Some friends visited a few days ago, and commented upon some of my work (it’s hard to avoid – the house is full of it), and, in particular, the finishes on some of my more recent work.
There are many many things in the sphere of woodworking at which I am not very good, but, after several years, I can now reliably get a really nice, oil-only, finish on my pieces. It’s silky smooth, very tactile, and has a soft satin sheen.
My method differs from anything I’ve seen or read (perhaps I’ve not read widely enough?), so, just in case someone might find it useful, I’ll describe it here.
Firstly, I’ve done this with both linseed oil and tung oil with equally good results.
Secondly, I live in a very dusty environment – there has been no serious rain here for about 6 months so there’s a lot of dust in the air. In addition I have no special finishing space so finishing just happens in a corner while I work in the same room.
There have been a few discussions here on the optimal “final grit” before you start to apply finish. The general consensus was that “over smoothing” wasn’t a good thing. I finish to at least 400, usually 600.
The first coat is very important – the idea is to get as much oil into the wood as possible. There are often recommendations to thin the oil for this first coat. I don’t do that, instead I use hot oil. I have a solar heater for this, where the technique was discussed. The general consensus was that this didn’t help. My mileage did vary – it works for me.
Heat your oil.
I use a very small cotton cloth (actually a t-shirt off-cut) – I’m talking about a few inches square. And then you fold it. Really.
Dollop on the oil, get your hands oily. Dollop on more oil. Start with any end-grain, and keep going back to the end-grain. Keep it wet. Dollop on more oil until the wood will take no more. Put some more on the end-grain.
So far, so what the books say.
Do not discard the cloth – squeeze it out and hang it up. But be careful, these cloths can spontaneously ignite.
I keep a pot of sawdust by the door for cleaning my hands – grab a handful and rub it all over – most of the oil will be removed.
Wait about 20 minutes.
Now, with the same cloth (but no more oil), rub over everything. Chances are it will have started to “dry” (I know it’s closer to “cure” and is a complex chemical process – forgive me if I say “dry”) – some parts will still look wet, some will look dry. Once you’re rubbed it all over, it will all look “damp” again. Hang the cloth, clean your hands, have a cuppa, or do something else. Do it again – same cloth, no more oil. The timing isn’t important here. The number of times you do this isn’t important. Typically, if I put my first coat on in the morning, I’ll have done this maybe 8 times this first day. On a small box it takes less than 5 minutes. Every time I’m passing I’ll rub the cloth over it again. You might argue it isn’t doing much – you are, after all, using a barely damp oily cloth. And I think this might be why this “works” – I think of each of these rubs as a “microcoat” – each coat doesn’t put a lot of oil on, but that coat dries quickly and you get a lot of coats on.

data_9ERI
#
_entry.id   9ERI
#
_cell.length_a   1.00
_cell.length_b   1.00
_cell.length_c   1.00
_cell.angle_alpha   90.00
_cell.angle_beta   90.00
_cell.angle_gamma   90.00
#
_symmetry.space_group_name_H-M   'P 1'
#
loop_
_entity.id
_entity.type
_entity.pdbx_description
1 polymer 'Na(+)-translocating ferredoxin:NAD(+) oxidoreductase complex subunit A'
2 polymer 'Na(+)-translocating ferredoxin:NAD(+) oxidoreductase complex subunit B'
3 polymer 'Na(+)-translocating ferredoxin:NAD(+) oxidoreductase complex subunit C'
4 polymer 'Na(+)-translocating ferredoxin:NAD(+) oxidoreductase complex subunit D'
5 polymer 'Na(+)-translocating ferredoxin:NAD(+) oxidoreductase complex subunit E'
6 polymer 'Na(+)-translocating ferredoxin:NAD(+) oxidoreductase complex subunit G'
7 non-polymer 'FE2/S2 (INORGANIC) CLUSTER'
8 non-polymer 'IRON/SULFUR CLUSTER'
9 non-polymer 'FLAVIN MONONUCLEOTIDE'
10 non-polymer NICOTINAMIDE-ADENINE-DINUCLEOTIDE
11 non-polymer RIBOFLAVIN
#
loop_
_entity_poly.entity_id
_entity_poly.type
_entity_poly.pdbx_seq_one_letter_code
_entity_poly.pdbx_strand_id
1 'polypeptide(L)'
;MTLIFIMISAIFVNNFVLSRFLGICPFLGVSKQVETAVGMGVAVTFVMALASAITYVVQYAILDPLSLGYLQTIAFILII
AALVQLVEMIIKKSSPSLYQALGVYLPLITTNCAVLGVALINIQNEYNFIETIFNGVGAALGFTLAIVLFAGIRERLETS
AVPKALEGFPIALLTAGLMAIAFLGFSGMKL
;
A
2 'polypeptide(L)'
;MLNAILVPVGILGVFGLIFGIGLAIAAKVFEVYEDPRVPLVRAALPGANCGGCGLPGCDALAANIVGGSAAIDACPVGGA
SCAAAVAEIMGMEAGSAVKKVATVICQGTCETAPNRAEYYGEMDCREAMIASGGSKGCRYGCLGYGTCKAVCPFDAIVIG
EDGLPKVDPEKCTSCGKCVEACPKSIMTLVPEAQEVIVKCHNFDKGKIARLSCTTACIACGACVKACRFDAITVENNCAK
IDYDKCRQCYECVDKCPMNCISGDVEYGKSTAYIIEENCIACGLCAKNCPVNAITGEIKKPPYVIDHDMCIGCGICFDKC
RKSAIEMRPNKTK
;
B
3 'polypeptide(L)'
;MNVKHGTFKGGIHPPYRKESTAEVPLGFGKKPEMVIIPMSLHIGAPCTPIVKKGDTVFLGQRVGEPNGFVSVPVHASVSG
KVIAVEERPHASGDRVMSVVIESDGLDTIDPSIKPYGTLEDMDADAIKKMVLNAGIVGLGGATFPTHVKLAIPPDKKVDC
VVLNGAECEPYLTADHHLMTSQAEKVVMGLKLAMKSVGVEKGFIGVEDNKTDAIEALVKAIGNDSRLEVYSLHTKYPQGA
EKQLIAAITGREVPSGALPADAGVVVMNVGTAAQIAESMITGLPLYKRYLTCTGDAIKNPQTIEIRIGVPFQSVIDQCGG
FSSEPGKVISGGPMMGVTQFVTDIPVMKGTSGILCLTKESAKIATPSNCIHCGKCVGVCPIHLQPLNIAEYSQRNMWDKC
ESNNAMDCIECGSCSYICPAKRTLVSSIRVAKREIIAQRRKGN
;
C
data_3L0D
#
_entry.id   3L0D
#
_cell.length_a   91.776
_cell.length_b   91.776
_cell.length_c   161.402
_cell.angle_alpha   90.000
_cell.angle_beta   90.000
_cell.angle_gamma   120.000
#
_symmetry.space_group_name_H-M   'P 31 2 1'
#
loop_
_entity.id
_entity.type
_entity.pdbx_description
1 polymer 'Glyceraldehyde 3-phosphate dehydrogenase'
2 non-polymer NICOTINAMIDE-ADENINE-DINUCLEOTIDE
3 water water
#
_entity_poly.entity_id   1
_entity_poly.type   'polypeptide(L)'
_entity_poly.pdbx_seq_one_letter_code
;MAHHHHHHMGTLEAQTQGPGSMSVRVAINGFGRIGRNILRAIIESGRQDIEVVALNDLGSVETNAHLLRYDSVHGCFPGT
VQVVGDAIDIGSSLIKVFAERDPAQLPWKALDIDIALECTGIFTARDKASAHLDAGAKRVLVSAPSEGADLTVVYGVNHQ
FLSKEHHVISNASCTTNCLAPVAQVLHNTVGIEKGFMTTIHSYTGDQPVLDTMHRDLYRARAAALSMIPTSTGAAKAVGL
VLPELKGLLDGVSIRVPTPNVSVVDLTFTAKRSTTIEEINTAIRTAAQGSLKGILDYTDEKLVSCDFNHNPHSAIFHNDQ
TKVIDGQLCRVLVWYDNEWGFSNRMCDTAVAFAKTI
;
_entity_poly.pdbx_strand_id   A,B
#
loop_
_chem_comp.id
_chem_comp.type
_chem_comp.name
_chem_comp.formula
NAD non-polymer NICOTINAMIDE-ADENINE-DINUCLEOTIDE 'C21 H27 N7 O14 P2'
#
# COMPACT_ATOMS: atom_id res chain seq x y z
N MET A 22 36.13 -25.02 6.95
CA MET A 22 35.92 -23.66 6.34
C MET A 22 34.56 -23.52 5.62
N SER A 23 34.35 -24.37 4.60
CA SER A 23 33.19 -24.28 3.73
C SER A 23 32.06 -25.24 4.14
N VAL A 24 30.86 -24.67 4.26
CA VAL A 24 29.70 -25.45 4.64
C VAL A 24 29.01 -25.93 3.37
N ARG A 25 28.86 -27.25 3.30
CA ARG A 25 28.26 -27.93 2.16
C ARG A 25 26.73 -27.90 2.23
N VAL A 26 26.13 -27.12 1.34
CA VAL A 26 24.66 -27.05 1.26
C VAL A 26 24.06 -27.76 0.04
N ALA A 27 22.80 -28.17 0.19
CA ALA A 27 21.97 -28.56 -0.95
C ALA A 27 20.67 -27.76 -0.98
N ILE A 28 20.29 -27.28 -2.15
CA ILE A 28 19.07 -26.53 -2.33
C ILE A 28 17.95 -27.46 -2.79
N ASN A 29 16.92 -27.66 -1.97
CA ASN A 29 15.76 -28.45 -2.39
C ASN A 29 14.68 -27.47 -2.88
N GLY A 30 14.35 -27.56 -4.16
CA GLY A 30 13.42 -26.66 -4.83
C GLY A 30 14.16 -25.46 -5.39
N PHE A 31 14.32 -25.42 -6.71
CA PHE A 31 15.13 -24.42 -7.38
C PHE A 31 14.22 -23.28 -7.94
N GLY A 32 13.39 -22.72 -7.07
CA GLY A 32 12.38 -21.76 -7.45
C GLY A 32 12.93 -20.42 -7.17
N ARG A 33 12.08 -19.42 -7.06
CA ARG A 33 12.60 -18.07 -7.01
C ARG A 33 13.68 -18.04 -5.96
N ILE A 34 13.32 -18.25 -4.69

Of course, night time comes, and you sleep.
The next day I start by rubbing with a new cloth of similar size. Rub it over – this cloth might get a little oily. You can rub hard. Keep this cloth too, carefully as above, as the “pre-coating” cloth. This rubbing removes any bits of dust (and cat-hair) you’ve accumulated.
I’ve done the second coat with both hot and cold oil. If it’s winter I’ll heat the oil a bit in the solar heater on a window-ledge. In summer I’ll just use my oil at room temperature. Same process, with the same first cloth, but a lot less oil. The idea is just to keep a thin film of wet oil on the piece as long as possible. Again, every hour, every half-hour, every 2 hours, every “whenever is convenient” interval I’ll rub over with that same “damp oily cloth”. If, by the time I’ve gone around every surface, the first surface is starting to look dry, I’ll just go around again. And again. And again until I get bored, it’s time to eat, or it’s staying damp on the surface.
The next day I’ll do the dry second cloth rubbing, and leave it to dry more. Or I might just put on another few microcoats with the original cloth but no extra oil.
I might repeat the process over about a week – some days with some new oil, some days with the previous day’s still damp cloth, some days with no new oil. There’s no schedule – if you’re in the shop for an eight hour day, you can get 15 to 30 microcoats on in that day. If you’re out for a day – it doesn’t matter.
I estimate that this piece had about 100 microcoats and it has just an incredibly beautiful finish.
At some point you have to stop.
A few days of this process makes a nice finish, a few more days makes it richer and deeper, and “more satin”.
I leave it for a week or so to harden up, and then apply 3 coats of wax. The pot says “wire wool” and “wait 2 hours between coats”. I use a cloth both on and off, and I wait at least a day between coats, and several days before the “last” coat.
Well, there you go. That’s what I do – I enjoy doing it this way, I think it suits my dusty environment and, whilst I’m not very happy with how most of my works comes out, I’m rarely unhappy with the finish on it.
Note: I have tried this with Danish Oil and it didn’t work – the finish, not to mention the cloth, got “sticky”.
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